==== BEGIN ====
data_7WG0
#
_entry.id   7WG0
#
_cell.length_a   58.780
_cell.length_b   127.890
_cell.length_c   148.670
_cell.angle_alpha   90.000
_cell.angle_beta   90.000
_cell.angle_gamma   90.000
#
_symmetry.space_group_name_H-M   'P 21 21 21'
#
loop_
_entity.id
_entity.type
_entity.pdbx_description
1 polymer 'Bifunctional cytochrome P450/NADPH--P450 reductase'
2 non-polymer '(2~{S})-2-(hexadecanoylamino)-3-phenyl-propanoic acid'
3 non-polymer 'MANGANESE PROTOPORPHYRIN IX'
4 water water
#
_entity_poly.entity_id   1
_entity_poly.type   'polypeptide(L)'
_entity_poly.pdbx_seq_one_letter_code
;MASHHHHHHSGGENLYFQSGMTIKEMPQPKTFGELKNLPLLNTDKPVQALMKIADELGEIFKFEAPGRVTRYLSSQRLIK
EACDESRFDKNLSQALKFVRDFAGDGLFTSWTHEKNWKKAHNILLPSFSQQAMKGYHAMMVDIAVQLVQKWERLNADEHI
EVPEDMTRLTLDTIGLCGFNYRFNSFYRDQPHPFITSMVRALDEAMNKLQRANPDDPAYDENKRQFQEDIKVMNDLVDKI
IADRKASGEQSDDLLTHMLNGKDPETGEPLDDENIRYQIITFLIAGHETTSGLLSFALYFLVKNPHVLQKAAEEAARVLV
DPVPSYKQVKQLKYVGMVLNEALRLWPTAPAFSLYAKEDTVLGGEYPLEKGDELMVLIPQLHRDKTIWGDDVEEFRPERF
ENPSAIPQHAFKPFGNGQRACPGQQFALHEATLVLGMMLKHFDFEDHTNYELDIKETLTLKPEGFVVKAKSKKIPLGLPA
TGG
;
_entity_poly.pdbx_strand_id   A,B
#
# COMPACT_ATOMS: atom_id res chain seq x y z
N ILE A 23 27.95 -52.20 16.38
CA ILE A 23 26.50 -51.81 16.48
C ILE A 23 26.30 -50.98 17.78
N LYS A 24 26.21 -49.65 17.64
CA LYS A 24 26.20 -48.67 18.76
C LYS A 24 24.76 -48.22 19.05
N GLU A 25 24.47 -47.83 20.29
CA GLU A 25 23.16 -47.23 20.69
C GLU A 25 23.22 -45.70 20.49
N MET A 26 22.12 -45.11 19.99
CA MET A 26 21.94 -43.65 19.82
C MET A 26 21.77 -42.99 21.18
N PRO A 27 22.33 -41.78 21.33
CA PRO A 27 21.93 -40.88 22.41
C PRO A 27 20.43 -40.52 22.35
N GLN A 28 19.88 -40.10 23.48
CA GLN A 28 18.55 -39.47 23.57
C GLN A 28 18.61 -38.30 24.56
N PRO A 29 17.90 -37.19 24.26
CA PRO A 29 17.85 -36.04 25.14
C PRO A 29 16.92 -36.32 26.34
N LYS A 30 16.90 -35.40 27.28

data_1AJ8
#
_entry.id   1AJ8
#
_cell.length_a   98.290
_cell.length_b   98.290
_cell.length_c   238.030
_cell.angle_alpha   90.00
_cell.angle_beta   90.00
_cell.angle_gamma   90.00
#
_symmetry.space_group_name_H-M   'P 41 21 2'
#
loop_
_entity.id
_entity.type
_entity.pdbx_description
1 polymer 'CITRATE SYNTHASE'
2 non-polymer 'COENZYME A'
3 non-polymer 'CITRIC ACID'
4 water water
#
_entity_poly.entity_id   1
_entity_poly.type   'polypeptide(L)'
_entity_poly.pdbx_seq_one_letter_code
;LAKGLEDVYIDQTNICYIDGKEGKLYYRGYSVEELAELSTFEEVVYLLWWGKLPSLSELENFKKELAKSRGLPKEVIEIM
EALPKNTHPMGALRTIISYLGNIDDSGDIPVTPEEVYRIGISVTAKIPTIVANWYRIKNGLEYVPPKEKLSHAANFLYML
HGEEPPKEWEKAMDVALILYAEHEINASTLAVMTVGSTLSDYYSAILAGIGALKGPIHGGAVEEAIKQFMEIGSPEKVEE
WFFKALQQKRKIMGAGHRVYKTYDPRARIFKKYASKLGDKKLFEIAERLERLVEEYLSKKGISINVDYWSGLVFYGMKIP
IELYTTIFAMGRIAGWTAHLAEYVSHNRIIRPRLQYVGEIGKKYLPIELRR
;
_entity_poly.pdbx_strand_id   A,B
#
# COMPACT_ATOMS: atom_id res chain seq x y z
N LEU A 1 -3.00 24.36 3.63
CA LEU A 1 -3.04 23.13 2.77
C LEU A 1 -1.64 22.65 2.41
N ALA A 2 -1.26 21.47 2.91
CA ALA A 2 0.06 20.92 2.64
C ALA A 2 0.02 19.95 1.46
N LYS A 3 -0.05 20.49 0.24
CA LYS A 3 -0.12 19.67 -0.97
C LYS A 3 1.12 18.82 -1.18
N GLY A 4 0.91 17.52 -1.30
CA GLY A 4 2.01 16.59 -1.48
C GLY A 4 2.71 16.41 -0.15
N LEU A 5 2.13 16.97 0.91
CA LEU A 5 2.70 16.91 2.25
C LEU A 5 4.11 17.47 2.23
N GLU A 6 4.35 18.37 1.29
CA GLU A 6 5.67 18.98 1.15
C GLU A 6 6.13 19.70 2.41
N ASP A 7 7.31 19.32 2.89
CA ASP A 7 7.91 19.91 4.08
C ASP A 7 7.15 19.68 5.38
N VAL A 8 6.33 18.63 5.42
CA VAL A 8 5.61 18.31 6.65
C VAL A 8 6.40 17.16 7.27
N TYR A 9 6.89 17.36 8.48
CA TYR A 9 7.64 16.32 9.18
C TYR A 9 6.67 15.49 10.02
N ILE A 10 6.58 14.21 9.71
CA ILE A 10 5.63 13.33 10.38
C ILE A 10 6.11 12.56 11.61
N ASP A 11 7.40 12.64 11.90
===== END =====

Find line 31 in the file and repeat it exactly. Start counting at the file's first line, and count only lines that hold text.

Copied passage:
ENPSAIPQHAFKPFGNGQRACPGQQFALHEATLVLGMMLKHFDFEDHTNYELDIKETLTLKPEGFVVKAKSKKIPLGLPA